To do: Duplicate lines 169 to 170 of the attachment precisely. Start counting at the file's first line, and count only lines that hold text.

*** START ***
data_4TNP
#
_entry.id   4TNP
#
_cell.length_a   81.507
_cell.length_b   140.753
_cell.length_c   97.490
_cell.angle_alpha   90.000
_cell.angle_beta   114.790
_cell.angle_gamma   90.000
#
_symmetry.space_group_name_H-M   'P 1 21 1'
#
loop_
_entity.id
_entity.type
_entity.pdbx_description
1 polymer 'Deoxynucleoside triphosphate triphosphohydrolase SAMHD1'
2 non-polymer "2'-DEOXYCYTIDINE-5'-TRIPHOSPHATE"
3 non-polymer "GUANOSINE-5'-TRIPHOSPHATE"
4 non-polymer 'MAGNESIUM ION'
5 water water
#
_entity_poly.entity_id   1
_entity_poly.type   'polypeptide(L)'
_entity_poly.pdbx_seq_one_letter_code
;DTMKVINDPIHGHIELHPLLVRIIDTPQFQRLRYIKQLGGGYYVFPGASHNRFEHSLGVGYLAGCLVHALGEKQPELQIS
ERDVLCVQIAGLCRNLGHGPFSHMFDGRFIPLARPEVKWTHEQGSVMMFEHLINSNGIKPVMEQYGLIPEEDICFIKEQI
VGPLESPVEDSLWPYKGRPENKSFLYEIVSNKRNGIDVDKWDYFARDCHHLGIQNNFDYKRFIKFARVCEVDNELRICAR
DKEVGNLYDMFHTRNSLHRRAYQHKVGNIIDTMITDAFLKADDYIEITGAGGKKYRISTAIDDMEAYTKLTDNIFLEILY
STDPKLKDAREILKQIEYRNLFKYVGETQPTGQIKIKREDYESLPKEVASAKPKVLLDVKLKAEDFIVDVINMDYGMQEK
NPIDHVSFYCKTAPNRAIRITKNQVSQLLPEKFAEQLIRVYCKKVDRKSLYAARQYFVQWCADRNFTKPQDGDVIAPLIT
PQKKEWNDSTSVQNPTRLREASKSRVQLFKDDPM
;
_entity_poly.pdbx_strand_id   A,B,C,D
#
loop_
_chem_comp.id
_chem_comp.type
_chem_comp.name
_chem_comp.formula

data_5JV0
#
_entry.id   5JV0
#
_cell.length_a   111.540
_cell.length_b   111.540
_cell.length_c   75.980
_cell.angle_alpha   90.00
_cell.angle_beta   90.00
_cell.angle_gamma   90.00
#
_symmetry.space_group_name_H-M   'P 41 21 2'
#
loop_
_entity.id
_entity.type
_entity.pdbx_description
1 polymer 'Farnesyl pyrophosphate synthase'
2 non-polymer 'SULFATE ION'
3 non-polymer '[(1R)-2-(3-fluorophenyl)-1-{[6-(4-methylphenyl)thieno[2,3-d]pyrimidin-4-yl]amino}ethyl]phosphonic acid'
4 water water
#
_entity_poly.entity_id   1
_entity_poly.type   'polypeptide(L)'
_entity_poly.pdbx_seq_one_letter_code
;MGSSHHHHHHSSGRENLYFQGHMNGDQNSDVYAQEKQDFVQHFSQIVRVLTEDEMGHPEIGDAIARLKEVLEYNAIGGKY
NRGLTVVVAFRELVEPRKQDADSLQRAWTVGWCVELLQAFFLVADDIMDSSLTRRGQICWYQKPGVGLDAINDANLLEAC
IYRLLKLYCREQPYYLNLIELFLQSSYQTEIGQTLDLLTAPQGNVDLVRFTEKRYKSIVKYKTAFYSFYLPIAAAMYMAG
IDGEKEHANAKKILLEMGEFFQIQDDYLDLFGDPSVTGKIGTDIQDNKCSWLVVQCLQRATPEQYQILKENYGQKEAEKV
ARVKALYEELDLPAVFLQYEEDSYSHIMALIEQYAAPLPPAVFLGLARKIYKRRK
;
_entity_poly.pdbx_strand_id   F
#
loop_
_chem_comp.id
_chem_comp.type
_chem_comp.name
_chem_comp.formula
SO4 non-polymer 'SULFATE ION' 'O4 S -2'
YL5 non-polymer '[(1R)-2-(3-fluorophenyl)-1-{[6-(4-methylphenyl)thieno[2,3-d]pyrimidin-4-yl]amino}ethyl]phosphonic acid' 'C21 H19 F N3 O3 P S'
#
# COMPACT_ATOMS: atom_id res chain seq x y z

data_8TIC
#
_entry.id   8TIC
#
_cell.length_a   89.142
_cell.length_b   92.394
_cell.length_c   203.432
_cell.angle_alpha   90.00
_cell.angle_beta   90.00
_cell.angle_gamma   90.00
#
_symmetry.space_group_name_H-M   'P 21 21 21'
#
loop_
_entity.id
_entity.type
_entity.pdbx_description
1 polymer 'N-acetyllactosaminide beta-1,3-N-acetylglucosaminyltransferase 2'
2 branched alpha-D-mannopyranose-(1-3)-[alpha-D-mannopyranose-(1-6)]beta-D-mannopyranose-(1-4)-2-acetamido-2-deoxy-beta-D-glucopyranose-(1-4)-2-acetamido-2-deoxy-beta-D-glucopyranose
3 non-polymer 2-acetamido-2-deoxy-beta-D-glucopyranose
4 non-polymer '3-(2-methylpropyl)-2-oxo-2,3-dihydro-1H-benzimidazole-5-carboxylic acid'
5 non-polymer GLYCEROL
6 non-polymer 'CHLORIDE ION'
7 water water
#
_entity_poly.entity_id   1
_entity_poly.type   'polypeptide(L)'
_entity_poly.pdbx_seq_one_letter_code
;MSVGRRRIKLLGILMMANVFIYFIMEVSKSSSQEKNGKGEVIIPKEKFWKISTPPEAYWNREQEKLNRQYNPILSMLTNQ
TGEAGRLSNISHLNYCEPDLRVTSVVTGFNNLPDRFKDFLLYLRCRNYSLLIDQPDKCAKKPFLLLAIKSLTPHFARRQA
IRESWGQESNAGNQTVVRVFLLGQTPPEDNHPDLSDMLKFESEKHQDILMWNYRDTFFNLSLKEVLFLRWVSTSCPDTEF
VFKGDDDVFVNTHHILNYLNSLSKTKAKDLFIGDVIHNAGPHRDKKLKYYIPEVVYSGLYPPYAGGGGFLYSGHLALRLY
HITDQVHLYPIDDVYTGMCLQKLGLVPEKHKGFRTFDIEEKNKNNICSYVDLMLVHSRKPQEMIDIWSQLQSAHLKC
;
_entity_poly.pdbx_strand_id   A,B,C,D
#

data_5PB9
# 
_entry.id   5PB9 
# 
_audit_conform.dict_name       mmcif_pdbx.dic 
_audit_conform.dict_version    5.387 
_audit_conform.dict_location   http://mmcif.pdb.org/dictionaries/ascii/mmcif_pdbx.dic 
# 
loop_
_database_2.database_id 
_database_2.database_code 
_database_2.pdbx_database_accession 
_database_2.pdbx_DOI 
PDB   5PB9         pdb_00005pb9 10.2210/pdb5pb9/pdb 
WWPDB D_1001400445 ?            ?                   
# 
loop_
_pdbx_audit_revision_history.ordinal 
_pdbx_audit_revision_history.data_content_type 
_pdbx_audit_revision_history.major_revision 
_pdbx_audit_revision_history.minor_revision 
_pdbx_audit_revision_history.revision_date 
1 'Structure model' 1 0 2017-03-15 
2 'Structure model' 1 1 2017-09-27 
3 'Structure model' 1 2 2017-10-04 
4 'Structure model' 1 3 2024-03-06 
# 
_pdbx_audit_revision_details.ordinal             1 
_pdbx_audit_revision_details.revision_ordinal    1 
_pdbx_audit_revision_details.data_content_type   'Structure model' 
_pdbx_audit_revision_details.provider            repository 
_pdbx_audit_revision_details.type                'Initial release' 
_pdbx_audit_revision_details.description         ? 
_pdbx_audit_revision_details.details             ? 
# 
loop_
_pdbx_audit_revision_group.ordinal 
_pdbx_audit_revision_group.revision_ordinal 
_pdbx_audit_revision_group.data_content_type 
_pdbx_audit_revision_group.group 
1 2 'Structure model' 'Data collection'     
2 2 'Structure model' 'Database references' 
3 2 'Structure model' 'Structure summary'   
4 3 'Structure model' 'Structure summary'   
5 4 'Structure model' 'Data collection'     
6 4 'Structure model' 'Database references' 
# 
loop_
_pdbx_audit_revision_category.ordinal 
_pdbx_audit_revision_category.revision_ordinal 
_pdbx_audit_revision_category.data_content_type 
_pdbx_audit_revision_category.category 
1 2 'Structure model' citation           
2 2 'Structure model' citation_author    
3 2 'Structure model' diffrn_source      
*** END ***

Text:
_pdbx_audit_revision_category.revision_ordinal 
_pdbx_audit_revision_category.data_content_type 